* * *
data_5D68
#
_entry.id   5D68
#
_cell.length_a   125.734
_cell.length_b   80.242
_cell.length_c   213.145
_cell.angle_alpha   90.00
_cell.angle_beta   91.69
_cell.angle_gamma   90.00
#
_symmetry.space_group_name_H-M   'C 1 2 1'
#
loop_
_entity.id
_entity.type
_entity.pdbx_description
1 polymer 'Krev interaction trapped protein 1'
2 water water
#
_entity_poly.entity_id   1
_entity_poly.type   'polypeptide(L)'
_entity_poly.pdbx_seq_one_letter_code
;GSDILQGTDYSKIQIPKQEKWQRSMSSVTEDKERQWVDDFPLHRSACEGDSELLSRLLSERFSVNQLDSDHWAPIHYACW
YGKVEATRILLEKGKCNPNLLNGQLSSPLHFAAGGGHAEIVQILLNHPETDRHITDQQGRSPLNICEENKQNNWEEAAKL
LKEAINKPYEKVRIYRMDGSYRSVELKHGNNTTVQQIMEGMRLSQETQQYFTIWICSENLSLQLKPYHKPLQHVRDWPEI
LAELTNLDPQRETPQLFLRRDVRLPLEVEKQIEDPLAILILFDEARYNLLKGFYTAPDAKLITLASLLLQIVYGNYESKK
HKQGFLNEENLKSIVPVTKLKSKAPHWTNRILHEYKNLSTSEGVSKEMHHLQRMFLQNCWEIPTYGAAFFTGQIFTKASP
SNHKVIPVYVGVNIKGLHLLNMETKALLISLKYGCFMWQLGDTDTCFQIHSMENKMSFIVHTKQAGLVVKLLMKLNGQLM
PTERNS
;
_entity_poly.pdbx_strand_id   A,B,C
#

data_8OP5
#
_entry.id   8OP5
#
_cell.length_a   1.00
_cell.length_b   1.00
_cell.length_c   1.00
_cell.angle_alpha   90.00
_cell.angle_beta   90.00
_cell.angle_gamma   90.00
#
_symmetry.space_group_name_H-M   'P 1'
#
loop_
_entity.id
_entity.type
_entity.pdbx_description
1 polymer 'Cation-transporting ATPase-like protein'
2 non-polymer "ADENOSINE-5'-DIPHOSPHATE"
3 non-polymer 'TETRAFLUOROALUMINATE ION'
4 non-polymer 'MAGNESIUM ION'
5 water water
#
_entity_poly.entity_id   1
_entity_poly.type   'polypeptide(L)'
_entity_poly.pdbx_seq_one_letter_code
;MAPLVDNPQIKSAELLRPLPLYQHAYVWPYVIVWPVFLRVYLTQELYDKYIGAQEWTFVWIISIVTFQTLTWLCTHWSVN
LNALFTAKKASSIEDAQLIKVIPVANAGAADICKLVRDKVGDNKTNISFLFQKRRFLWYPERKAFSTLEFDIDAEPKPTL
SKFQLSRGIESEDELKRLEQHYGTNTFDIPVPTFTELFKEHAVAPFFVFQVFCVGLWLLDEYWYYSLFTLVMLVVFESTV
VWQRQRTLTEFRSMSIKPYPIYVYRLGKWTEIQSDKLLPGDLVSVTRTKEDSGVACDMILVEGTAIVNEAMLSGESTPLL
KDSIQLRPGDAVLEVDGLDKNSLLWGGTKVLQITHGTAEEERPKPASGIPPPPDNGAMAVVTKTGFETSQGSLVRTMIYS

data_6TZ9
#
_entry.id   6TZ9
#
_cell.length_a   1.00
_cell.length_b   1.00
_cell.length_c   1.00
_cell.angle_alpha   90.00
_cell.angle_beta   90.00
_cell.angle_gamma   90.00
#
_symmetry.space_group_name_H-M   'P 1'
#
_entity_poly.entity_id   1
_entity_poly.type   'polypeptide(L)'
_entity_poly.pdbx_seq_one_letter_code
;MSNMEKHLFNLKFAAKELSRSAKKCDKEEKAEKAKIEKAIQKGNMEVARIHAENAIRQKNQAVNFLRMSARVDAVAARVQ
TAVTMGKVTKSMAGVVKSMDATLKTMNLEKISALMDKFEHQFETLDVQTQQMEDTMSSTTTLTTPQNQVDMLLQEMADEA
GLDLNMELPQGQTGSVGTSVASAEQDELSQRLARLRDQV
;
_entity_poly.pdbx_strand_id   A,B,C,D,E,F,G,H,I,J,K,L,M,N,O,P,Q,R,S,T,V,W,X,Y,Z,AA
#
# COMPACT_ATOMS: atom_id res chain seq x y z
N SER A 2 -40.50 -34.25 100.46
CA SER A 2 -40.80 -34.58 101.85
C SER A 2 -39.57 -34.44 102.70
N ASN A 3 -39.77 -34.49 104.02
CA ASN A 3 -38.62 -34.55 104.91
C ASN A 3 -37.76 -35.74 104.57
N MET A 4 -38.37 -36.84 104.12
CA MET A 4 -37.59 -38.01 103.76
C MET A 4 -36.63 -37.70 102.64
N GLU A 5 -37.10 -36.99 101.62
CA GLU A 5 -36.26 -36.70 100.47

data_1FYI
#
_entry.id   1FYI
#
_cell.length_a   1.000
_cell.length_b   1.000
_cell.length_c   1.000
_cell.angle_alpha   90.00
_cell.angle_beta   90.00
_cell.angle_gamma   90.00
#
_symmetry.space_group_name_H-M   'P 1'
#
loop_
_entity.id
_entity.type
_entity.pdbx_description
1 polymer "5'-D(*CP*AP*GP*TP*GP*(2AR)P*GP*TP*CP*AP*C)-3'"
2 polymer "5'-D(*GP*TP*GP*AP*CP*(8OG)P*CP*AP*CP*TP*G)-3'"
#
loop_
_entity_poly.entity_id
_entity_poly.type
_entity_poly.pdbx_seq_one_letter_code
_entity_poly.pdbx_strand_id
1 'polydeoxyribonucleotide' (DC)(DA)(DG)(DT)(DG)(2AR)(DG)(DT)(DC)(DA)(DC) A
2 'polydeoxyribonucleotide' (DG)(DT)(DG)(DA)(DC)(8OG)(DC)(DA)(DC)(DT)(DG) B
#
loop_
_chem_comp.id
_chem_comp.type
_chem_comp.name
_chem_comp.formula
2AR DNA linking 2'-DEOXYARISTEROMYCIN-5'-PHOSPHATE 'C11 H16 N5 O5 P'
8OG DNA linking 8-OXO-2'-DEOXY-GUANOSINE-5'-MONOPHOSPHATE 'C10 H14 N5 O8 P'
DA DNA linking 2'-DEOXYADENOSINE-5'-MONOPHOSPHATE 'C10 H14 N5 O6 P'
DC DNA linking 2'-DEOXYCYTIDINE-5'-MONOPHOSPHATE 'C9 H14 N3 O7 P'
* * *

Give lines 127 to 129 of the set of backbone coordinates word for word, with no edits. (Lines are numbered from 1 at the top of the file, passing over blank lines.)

loop_
_chem_comp.id
_chem_comp.type